The evolution of the internet has made it easier and more convenient for shoppers to browse and purchase goods than ever before. Whether that’s from a laptop, tablet or mobile phone – people can purchase almost anything from anywhere with just the click of a few buttons.

Whether you think it’s a good or bad thing, we’re seeing more brands close their physical stores, instead focusing their efforts into the online portion of their respective businesses and making that the main outlet of their sales. If it’s easier to generate profit online and connect with the customer, you’re going to see more and more businesses head down this modern road.

Could your next Christmas dinner be an online delivery? 

It may seem a strange concept getting your Christmas dinner delivered online, but as tighter restrictions are placed in a growing number of areas around the UK, supermarkets will have to come up with solutions for those that either don’t want to or cannot travel away from their homes to buy food from a shop.

One such solution is being offered by supermarket chain Morrisons; they have decided to put ‘Christmas Dinner boxes’ up for sale, which feed up to four people. Ordering the product now will cost you £50 and you can choose to have it arrive on either the 22nd or 23rd of December. 

Here’s everything you’ll find in the Christmas Dinner boxes:

  • British Turkey Parcel (serves 4-7)
  • The Best Goose Fat Potatoes
  • The Best Pigs in Blankets
  • The Best Deep Filled Mince Pies
  • The Best Sage & Onion Stuffing Balls
  • The Best Mature Blue Stilton
  • The Best Cranberry Sauce
  • The Best Brie De Meaux
  • The Best Turkey Gravy
  • The Best Caledonian Vintage Cheddar 300g
  • The Best Sprouts with lightly smoked gammon
  • The Best Festive Fruit Chutney
  • The Best Heritage Carrots with butter
  • The Best Rye Sourdough Crackers 130G
  • The Best Honey & Mustard Baby Parsnips
  • The Best Yule Log

Christmas is sneaking up on us rather quickly this year, as for many of us even though lockdown has brought major struggles our way, time has moved strangely quickly throughout it. The question this product listing brings up is that is the future of Christmas dinners a delivery service? It could be argued that this takes away from the magic of the festive time of year, though we must all expect and accept things to be truly different come December 25th 2020.

On the day of writing this update, Matt Hancock has announced a series of tighter lockdown restrictions applying to individual local areas. This could potentially lead to different types of Christmas celebrations in different areas of the same country. Some of us may remain more than comfortable when travelling to a local supermarket to purchase a traditional turkey dinner, while others may veer away from the idea if they’re in a high danger level area.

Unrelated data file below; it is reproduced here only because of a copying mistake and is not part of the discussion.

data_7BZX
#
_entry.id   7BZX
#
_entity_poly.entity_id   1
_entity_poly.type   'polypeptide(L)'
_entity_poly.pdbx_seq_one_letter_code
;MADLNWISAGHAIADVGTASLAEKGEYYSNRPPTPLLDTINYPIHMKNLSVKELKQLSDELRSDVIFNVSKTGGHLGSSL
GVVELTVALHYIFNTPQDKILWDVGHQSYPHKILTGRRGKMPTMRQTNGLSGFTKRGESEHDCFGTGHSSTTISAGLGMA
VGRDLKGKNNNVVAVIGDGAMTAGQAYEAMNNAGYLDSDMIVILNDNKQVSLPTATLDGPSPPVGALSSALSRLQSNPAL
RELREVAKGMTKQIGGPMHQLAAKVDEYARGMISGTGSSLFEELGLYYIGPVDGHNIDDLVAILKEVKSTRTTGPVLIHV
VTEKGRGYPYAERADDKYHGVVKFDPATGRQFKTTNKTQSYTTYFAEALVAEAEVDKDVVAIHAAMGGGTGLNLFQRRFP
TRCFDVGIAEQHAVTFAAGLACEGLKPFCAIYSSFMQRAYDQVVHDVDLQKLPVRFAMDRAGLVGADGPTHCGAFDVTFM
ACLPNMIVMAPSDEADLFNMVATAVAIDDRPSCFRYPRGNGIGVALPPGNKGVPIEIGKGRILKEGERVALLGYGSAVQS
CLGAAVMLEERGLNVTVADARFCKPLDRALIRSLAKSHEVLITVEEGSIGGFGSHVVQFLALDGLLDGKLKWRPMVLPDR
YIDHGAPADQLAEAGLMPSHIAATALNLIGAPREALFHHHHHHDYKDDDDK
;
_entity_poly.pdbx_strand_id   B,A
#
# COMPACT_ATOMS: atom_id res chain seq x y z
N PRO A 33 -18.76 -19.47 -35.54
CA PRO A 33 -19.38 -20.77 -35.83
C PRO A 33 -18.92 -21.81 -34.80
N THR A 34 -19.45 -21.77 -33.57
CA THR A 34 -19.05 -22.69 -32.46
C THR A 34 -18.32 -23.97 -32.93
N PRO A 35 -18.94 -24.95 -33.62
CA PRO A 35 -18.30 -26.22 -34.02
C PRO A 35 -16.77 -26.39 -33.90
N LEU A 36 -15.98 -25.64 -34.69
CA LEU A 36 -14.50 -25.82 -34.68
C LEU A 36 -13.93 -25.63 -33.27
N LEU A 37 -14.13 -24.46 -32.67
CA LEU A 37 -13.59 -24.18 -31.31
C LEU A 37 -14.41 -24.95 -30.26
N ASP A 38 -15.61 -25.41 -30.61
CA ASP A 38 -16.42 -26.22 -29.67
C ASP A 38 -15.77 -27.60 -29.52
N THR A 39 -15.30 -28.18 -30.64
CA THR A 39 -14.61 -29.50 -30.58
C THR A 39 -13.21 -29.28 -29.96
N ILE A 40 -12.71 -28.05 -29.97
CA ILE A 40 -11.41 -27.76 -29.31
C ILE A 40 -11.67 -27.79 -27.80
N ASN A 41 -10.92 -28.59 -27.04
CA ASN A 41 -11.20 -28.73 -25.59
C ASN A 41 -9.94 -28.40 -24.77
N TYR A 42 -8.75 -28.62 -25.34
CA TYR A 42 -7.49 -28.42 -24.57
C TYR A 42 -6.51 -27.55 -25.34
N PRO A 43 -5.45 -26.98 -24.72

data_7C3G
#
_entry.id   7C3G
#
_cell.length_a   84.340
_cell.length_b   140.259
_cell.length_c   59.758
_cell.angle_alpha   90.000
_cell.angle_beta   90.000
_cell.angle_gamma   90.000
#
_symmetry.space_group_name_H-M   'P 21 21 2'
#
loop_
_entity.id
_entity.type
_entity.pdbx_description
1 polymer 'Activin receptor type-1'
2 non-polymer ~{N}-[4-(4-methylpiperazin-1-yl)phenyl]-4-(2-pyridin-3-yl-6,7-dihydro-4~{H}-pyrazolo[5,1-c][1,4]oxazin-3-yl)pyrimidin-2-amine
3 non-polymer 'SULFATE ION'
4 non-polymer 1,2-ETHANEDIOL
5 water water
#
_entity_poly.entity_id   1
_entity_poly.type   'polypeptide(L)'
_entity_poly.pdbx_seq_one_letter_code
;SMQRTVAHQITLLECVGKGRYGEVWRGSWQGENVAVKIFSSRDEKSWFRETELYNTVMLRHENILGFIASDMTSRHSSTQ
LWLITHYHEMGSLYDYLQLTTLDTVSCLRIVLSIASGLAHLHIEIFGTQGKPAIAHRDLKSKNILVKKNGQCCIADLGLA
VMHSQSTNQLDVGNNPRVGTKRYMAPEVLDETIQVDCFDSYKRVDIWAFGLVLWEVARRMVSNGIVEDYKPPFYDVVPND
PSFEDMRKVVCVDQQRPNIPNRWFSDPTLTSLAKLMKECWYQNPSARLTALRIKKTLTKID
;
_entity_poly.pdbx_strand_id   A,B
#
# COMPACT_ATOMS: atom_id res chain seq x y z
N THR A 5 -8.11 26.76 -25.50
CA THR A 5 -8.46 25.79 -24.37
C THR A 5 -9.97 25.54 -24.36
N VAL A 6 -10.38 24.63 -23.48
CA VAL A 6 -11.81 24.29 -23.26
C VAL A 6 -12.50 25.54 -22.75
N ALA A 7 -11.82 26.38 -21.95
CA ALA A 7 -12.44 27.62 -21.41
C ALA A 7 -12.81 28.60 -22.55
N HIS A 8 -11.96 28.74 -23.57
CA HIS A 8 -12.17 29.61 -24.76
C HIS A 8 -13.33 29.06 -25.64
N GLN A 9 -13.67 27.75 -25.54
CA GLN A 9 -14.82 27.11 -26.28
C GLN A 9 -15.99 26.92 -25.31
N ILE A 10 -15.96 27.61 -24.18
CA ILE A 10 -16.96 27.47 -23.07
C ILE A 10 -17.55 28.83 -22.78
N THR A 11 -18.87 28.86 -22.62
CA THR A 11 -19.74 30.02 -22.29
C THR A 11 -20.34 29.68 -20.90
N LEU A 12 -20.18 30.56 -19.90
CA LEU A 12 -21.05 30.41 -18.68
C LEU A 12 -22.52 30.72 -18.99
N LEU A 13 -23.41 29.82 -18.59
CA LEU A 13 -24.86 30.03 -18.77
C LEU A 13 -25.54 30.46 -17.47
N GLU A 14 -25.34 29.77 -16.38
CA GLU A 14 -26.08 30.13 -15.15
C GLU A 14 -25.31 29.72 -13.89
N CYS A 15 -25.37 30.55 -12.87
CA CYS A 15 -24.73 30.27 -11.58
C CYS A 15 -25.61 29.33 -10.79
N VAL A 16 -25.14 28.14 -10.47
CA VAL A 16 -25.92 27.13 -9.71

This will likely lead to a record number of people doing their food shop online around Christmas time, though as we’ve experienced with other lockdown driven phenomenon’s, it could be something that sticks around within our society for years to come.

The Manchester Christmas Markets were just recently cancelled for this year, due to lockdown restrictions in that area of the country, and they largely focused around festive food and drink. This is a trend that will absolutely continue on into others parts of the UK, as having large crowds gather round one single area is a huge no-no during the times of the pandemic. We have to make an effort to stop the spread, not push it around one another to an even larger extent.

One thing is for sure, this Christmas will be like no other that’s come before it for so many families all around the world, though it could be the start of a new generation of online Christmas dinner shoppers. The next few months will either confirm or put a solid stop to the online era of the Christmas food shop.

It is your choice to make

Do you shop online for your food, or are you considering trying it out in the near future? If so, you’ll be joining an ever-increasing list of people within the UK who now prefer this method of acquiring their meals for the following week. Many businesses, even the likes of Amazon, have made it easier to get your food delivered, at a time slot that’s convenient for you, than it ever has been before. Why not give it a try and judge the results for yourself, you may find your opinion changing in a way that you never knew it would.